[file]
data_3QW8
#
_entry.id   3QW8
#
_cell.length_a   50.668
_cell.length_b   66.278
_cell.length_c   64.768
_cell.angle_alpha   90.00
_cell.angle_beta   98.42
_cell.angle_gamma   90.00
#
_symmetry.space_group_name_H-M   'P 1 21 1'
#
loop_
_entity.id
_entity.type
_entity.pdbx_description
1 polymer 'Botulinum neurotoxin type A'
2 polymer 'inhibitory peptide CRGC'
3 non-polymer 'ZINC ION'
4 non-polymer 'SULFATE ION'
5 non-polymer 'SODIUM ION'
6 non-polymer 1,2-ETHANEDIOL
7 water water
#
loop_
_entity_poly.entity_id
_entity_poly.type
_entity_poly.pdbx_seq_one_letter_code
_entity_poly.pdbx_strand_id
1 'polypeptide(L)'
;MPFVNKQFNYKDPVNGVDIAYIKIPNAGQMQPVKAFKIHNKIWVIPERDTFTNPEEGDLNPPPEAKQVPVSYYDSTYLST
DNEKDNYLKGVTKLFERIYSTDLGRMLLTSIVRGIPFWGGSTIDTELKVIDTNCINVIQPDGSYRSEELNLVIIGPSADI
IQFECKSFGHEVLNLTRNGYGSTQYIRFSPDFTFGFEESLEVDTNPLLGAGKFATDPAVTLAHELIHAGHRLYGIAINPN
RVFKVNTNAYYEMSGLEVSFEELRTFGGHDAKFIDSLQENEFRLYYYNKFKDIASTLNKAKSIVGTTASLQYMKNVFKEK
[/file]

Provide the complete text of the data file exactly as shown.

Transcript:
data_3QW8
#
_entry.id   3QW8
#
_cell.length_a   50.668
_cell.length_b   66.278
_cell.length_c   64.768
_cell.angle_alpha   90.00
_cell.angle_beta   98.42
_cell.angle_gamma   90.00
#
_symmetry.space_group_name_H-M   'P 1 21 1'
#
loop_
_entity.id
_entity.type
_entity.pdbx_description
1 polymer 'Botulinum neurotoxin type A'
2 polymer 'inhibitory peptide CRGC'
3 non-polymer 'ZINC ION'
4 non-polymer 'SULFATE ION'
5 non-polymer 'SODIUM ION'
6 non-polymer 1,2-ETHANEDIOL
7 water water
#
loop_
_entity_poly.entity_id
_entity_poly.type
_entity_poly.pdbx_seq_one_letter_code
_entity_poly.pdbx_strand_id
1 'polypeptide(L)'
;MPFVNKQFNYKDPVNGVDIAYIKIPNAGQMQPVKAFKIHNKIWVIPERDTFTNPEEGDLNPPPEAKQVPVSYYDSTYLST
DNEKDNYLKGVTKLFERIYSTDLGRMLLTSIVRGIPFWGGSTIDTELKVIDTNCINVIQPDGSYRSEELNLVIIGPSADI
IQFECKSFGHEVLNLTRNGYGSTQYIRFSPDFTFGFEESLEVDTNPLLGAGKFATDPAVTLAHELIHAGHRLYGIAINPN
RVFKVNTNAYYEMSGLEVSFEELRTFGGHDAKFIDSLQENEFRLYYYNKFKDIASTLNKAKSIVGTTASLQYMKNVFKEK